It can be tempting to wait until everything is “ready,” until you have all the information you think you need, and all the sources have been double checked and reviewed. But as you continually curate and save pieces of content, review and summarize them, create a series of intermediate packets, and then recycle them back into your second brain, you’ll start to realize that there is no such thing as a finished product.

Everything is in flux, everything is a work in progress, and everything you put out there has an implicit “version 1.0” attached to it. This can be tremendously empowering – since nothing is ever final, there is no need to wait to get started. You can publish a simple website now, and slowly add additional pages as you have time. You can publish a draft blog post now, and make revisions later after you’ve received feedback. You could even self-publish an ebook on the Kindle store, and any future updates to the manuscript will be wirelessly synced to everyone who purchased the book!

By consistently sharing your work with others – whether that is your family, friends, colleagues, or externally on social media – all sorts of benefits will start to materialize. You’ll connect with new collaborators who you never would have imagined would find your work compelling. You’ll find clients or customers, in some cases even when you weren’t seeking them. Others will reflect back to you their reactions and comments and appreciation (and occasionally criticism). You’ll find that you are part of a community that shares your interests and values. Accomplishing anything meaningful or important requires working with others, and the incredible power of the internet now allows us to find each other no matter how obscure or strange our interests.

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Building a Second Brain: An Overview - Forte Labs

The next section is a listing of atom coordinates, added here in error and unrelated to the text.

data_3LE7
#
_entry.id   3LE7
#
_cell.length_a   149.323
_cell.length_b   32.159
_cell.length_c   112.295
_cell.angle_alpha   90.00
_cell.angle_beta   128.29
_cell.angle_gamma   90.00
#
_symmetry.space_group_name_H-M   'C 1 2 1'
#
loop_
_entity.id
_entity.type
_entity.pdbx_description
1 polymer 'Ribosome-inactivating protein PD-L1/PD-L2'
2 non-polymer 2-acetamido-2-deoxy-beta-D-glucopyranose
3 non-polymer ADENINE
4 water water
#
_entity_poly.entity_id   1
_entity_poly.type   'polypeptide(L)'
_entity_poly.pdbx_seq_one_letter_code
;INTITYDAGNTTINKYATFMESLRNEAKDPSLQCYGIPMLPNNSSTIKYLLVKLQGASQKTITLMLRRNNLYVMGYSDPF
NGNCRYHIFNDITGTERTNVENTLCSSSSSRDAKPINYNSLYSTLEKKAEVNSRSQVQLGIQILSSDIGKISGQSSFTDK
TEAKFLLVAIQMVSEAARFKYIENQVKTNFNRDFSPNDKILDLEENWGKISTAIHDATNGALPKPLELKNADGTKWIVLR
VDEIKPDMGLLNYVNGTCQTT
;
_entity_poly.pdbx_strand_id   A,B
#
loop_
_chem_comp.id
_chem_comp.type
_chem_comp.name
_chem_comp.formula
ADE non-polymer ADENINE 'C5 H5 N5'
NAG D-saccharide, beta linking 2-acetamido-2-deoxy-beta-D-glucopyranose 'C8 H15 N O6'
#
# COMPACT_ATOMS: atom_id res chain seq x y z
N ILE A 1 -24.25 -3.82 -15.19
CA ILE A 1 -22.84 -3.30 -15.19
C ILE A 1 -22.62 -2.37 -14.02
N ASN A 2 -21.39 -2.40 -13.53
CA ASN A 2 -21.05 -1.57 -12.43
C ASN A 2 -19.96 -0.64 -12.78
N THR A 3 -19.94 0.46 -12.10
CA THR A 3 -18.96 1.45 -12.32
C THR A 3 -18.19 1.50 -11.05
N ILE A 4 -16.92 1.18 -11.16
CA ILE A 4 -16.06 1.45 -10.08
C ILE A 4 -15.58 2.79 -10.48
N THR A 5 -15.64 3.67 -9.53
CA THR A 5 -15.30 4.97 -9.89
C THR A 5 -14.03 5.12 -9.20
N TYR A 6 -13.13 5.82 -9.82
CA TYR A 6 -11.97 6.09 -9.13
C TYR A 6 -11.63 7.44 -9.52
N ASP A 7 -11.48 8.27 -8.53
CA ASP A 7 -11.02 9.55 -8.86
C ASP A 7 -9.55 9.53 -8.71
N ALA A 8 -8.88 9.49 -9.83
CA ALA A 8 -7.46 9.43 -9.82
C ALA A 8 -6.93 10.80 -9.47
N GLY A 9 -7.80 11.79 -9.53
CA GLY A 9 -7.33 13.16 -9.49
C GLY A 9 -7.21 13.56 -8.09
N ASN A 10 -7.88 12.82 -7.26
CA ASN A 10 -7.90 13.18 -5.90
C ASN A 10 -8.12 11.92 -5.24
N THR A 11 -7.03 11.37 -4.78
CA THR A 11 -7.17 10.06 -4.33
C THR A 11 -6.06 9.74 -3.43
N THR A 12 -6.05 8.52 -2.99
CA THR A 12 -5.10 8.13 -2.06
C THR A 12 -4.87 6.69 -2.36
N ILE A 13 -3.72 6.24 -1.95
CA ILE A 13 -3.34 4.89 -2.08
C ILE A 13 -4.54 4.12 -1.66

ty output, it fuels the motivation and the inspiration that we need to do our best work. These packets can then be saved to your second brain, and re-used the next time you have a similar need. <span>C) Share your work with the world There are many benefits all along the process of building a second brain: less stress, better focus, more insights, and enhanced productivity. But the real payoff comes at the end, when you create something out of the knowledge you’ve collected and share it with the world. It can be tempting to wait until everything is “ready,” until you have all the information you think you need, and all the sources have been double checked and reviewed. But as you continually curate and save pieces of content, review and summarize them, create a series of intermediate packets, and then recycle them back into your second brain, you’ll start to realize that there is no such thing as a finished product. Everything is in flux, everything is a work in progress, and everything you put out there has an implicit “version 1.0” attached to it. This can be tremendously empowering – since nothing is ever final, there is no need to wait to get started. You can publish a simple website now, and slowly add additional pages as you have time. You can publish a draft blog post now, and make revisions later after you’ve received feedback. You could even self-publish an ebook on the Kindle store, and any future updates to the manuscript will be wirelessly synced to everyone who purchased the book! By consistently sharing your work with others – whether that is your family, friends, colleagues, or externally on social media – all sorts of benefits will start to materialize. You’ll connect with new collaborators who you never would have imagined would find your work compelling. You’ll find clients or customers, in some cases even when you weren’t seeking them. Others will reflect back to you their reactions and comments and appreciation (and occasionally criticism). You’ll find that you are part of a community that shares your interests and values. Accomplishing anything meaningful or important requires working with others, and the incredible power of the internet now allows us to find each other no matter how obscure or strange our interests. Conclusion Each note in your second brain is a record of something you’ve experienced in your life – whether that is from reading a book, having an interesting conversation, or completi